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The U.S. Food and Drug Administration has given priority review designations to the following:

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* Defibrotide for the treatment of patients with hepatic veno-occlusive disease (VOD), also known as sinusoidal obstruction syndrome or SOS) with evidence of multi-organ dysfunction following hematopoietic stem-cell transplantation (HSCT) and;


* Halaven (eribulin mesylate; also known as eribulin) for the treatment of patients with inoperable soft tissue sarcoma (leiomyosarcoma and liposarcoma) who have received prior chemotherapy for advanced or metastatic disease.



The FDA's priority review designation shortens the time to complete a drug's review and aims to deliver a decision on marketing approval designation for drugs that may offer major advances in treatment or provide a treatment where no adequate therapy exists within six months under the Prescription Drug User Fee Act (PDUFA).



Defibrotide, marketed by Jazz Pharmaceuticals, is an oligonucleotide with a mechanism of action that encompasses both restoration of the thrombo-fibrinolytic balance and endothelial cell protection. The FDA action date for defibrotide for this indication is March 31.


The product had previously been granted both Orphan Drug and Fast Track status. In addition, defibrotide is being made available as an investigational new drug (IND) free of charge through an expanded access Treatment Protocol, which is currently enrolling patients diagnosed with VOD in the United States.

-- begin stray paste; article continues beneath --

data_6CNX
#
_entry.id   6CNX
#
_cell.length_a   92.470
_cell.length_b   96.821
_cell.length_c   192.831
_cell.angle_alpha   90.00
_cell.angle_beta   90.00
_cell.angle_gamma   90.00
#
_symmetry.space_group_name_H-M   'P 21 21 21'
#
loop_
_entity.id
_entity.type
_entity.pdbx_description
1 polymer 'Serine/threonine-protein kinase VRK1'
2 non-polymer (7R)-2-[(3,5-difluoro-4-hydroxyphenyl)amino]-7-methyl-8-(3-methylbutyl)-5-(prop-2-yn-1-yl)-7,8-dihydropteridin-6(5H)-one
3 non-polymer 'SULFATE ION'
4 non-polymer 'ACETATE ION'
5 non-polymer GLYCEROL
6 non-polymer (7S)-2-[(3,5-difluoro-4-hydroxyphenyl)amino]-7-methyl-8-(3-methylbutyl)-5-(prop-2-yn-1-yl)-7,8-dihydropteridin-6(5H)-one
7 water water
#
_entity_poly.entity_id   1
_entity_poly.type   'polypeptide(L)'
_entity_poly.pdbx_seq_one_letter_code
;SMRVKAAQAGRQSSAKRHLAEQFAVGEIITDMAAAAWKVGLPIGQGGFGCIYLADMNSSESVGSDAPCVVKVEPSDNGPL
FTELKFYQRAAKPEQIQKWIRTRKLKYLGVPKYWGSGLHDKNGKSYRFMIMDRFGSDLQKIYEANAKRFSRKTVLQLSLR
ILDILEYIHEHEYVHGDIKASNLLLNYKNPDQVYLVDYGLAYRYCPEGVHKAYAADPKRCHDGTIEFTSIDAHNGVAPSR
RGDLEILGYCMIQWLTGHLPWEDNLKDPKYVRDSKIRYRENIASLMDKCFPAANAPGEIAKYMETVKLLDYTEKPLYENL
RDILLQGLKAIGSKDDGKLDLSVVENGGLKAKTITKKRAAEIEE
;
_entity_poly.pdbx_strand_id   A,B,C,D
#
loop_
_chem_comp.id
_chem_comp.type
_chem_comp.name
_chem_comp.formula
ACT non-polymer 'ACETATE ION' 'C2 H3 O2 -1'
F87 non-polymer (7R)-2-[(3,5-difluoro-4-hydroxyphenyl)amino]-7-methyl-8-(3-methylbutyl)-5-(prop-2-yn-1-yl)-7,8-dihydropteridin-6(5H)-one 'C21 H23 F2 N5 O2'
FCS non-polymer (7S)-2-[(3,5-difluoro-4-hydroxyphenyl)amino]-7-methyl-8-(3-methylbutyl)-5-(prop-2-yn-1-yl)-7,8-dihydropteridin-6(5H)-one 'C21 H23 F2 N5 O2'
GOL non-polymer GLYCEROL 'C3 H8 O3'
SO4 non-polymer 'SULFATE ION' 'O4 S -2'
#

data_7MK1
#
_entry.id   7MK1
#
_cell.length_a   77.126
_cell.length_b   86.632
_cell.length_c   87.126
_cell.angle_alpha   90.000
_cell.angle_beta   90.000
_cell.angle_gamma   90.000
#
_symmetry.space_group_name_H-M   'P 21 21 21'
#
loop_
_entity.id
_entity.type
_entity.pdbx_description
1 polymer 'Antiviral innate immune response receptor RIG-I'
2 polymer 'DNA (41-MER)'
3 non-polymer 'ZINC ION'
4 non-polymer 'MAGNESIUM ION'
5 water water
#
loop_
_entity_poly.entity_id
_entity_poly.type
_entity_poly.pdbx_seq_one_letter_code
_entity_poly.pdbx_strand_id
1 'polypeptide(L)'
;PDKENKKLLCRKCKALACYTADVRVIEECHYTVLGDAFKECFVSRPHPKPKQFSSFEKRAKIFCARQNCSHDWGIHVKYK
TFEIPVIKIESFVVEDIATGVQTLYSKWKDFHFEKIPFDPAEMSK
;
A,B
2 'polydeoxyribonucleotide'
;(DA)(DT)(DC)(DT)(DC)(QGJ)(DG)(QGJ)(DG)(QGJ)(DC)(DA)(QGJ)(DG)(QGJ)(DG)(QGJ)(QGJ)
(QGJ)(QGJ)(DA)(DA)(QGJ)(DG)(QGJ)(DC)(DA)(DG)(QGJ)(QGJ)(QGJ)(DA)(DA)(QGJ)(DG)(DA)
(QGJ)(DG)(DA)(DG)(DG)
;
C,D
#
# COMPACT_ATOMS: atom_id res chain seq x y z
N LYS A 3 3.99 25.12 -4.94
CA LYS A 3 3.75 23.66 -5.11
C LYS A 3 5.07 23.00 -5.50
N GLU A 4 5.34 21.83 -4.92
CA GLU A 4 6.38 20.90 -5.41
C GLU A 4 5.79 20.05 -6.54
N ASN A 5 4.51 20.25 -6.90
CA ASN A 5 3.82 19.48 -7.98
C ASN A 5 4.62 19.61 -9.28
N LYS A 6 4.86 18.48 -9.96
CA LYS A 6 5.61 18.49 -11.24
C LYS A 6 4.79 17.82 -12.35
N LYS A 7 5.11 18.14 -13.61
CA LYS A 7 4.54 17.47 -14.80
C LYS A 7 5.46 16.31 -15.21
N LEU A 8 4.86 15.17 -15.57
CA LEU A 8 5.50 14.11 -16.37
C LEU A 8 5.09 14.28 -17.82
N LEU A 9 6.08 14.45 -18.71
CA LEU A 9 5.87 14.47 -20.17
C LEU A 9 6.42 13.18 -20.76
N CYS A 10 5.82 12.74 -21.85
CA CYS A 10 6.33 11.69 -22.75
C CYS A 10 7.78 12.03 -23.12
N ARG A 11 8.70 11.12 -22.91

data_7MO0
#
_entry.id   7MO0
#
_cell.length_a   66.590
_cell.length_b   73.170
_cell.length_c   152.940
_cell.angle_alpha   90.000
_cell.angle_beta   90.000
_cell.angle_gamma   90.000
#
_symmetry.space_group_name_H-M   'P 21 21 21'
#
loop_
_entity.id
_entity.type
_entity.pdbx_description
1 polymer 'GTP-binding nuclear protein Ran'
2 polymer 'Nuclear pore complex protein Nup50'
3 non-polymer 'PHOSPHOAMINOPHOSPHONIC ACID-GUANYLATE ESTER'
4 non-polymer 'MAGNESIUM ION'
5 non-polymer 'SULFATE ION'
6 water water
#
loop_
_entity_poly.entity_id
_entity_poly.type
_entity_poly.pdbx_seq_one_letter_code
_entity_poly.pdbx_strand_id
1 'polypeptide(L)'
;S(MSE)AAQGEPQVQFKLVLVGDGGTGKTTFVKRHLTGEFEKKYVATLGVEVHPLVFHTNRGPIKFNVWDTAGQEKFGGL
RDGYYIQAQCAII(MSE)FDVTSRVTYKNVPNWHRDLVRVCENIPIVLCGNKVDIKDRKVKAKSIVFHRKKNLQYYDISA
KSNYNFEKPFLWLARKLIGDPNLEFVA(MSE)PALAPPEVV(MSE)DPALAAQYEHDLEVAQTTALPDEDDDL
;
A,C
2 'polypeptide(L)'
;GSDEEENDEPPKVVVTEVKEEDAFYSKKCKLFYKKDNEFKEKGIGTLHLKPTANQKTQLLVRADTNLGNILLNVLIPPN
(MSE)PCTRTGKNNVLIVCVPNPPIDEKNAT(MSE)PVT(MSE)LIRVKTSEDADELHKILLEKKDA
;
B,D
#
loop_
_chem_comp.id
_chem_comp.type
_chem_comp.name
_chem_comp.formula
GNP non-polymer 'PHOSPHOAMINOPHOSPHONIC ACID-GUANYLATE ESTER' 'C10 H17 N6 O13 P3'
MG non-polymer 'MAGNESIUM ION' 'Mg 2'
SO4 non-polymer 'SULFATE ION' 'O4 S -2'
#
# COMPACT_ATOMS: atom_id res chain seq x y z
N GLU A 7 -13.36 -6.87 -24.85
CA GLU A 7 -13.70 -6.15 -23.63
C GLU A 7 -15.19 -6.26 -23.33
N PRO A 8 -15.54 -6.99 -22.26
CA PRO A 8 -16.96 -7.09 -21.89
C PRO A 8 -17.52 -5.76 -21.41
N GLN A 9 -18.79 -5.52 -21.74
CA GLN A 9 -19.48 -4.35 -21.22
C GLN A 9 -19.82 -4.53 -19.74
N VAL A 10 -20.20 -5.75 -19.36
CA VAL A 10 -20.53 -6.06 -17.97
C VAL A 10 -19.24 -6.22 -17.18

Approval for defibrotide will be based on the safety and efficacy data from three clinical studies of patients with hepatic VOD with multi-organ dysfunction following HSCT, as well as a retrospective review of registry data from the Center for International Blood and Marrow Transplant Research. The safety database includes more than 900 patients exposed to deibrotide in the clinical development program for the treatment of hepatic VOD.



Halaven, marketed by Eisai, is a microtubule dynamics inhibitor that exerts its effects via a tubulin-based antimitotic mechanism ultimately leading to apoptotic cell death after prolonged and irreversible mitotic blockage. The FDA action date for Halaven for this indication is January 29.


Halaven has previously been approved for the treatment of patients with metastatic breast cancer who have received at least two chemotherapeutic regimens for the treatment of metastatic disease, and whose prior therapy included an anthracycline and a taxane in either the adjuvant or metastatic setting.


Halaven's approval for this indication in sarcoma will be based on data from a Phase III clinical trial of 452 patients with high- or medium-grade liposarcoma or leiomyosarcoma who had previously undergone at least two anti-cancer regimens who were assigned to receive either Halaven or dacarbazine.


The data-which were presented at this year's American Society of Clinical Oncology Annual Meeting-showed that patients receiving Halaven had a median overall survival of 13.5 months compared with 11.5 months for patients receiving dacarbazine (OT 6/25/15 issue).